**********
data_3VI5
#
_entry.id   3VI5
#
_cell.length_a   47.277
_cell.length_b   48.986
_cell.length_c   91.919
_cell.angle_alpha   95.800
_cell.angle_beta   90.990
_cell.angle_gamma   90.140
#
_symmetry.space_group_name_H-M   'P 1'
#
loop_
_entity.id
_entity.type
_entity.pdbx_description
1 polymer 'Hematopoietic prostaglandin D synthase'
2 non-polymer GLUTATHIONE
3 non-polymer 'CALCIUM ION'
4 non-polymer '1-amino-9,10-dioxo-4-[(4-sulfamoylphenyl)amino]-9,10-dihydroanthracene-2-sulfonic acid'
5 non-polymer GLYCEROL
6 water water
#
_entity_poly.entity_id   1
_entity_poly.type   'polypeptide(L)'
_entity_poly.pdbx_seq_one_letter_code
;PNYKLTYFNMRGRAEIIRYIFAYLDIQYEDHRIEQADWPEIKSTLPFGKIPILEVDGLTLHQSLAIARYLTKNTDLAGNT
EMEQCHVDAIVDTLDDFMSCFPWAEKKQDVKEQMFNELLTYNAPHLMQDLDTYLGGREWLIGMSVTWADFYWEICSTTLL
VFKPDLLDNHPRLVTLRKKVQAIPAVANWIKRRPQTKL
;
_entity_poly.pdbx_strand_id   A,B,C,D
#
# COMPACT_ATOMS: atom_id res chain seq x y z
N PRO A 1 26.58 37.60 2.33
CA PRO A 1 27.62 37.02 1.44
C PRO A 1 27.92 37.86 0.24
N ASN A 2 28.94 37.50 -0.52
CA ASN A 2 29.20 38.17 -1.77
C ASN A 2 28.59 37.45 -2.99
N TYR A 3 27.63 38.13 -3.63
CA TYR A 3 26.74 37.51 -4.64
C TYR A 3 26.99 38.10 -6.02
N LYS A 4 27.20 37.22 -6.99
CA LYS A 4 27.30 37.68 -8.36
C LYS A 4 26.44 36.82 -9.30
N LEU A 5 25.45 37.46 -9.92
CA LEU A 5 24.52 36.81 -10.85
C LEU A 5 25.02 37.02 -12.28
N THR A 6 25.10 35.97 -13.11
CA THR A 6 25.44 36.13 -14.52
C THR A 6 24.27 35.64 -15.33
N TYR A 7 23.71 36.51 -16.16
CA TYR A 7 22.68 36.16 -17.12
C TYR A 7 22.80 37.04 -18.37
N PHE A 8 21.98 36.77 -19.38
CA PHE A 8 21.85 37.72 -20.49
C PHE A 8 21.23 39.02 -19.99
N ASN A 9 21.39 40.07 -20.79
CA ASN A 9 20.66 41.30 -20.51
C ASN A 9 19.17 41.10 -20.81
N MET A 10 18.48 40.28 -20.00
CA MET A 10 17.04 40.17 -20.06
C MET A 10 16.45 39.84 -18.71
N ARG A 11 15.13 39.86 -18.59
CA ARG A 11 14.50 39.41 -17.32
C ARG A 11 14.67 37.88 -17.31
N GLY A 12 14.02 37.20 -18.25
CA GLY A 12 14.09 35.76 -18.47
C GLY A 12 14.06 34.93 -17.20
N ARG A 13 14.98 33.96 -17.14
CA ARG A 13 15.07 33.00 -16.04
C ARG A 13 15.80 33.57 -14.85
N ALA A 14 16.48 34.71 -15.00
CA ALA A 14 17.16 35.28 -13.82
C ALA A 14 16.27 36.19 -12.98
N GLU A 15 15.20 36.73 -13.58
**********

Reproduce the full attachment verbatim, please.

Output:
data_3VI5
#
_entry.id   3VI5
#
_cell.length_a   47.277
_cell.length_b   48.986
_cell.length_c   91.919
_cell.angle_alpha   95.800
_cell.angle_beta   90.990
_cell.angle_gamma   90.140
#
_symmetry.space_group_name_H-M   'P 1'
#
loop_
_entity.id
_entity.type
_entity.pdbx_description
1 polymer 'Hematopoietic prostaglandin D synthase'
2 non-polymer GLUTATHIONE
3 non-polymer 'CALCIUM ION'
4 non-polymer '1-amino-9,10-dioxo-4-[(4-sulfamoylphenyl)amino]-9,10-dihydroanthracene-2-sulfonic acid'
5 non-polymer GLYCEROL
6 water water
#
_entity_poly.entity_id   1
_entity_poly.type   'polypeptide(L)'
_entity_poly.pdbx_seq_one_letter_code
;PNYKLTYFNMRGRAEIIRYIFAYLDIQYEDHRIEQADWPEIKSTLPFGKIPILEVDGLTLHQSLAIARYLTKNTDLAGNT
EMEQCHVDAIVDTLDDFMSCFPWAEKKQDVKEQMFNELLTYNAPHLMQDLDTYLGGREWLIGMSVTWADFYWEICSTTLL
VFKPDLLDNHPRLVTLRKKVQAIPAVANWIKRRPQTKL
;
_entity_poly.pdbx_strand_id   A,B,C,D
#
# COMPACT_ATOMS: atom_id res chain seq x y z
N PRO A 1 26.58 37.60 2.33
CA PRO A 1 27.62 37.02 1.44
C PRO A 1 27.92 37.86 0.24
N ASN A 2 28.94 37.50 -0.52
CA ASN A 2 29.20 38.17 -1.77
C ASN A 2 28.59 37.45 -2.99
N TYR A 3 27.63 38.13 -3.63
CA TYR A 3 26.74 37.51 -4.64
C TYR A 3 26.99 38.10 -6.02
N LYS A 4 27.20 37.22 -6.99
CA LYS A 4 27.30 37.68 -8.36
C LYS A 4 26.44 36.82 -9.30
N LEU A 5 25.45 37.46 -9.92
CA LEU A 5 24.52 36.81 -10.85
C LEU A 5 25.02 37.02 -12.28
N THR A 6 25.10 35.97 -13.11
CA THR A 6 25.44 36.13 -14.52
C THR A 6 24.27 35.64 -15.33
N TYR A 7 23.71 36.51 -16.16
CA TYR A 7 22.68 36.16 -17.12
C TYR A 7 22.80 37.04 -18.37
N PHE A 8 21.98 36.77 -19.38
CA PHE A 8 21.85 37.72 -20.49
C PHE A 8 21.23 39.02 -19.99
N ASN A 9 21.39 40.07 -20.79
CA ASN A 9 20.66 41.30 -20.51
C ASN A 9 19.17 41.10 -20.81
N MET A 10 18.48 40.28 -20.00
CA MET A 10 17.04 40.17 -20.06
C MET A 10 16.45 39.84 -18.71
N ARG A 11 15.13 39.86 -18.59
CA ARG A 11 14.50 39.41 -17.32
C ARG A 11 14.67 37.88 -17.31
N GLY A 12 14.02 37.20 -18.25
CA GLY A 12 14.09 35.76 -18.47
C GLY A 12 14.06 34.93 -17.20
N ARG A 13 14.98 33.96 -17.14
CA ARG A 13 15.07 33.00 -16.04
C ARG A 13 15.80 33.57 -14.85
N ALA A 14 16.48 34.71 -15.00
CA ALA A 14 17.16 35.28 -13.82
C ALA A 14 16.27 36.19 -12.98
N GLU A 15 15.20 36.73 -13.58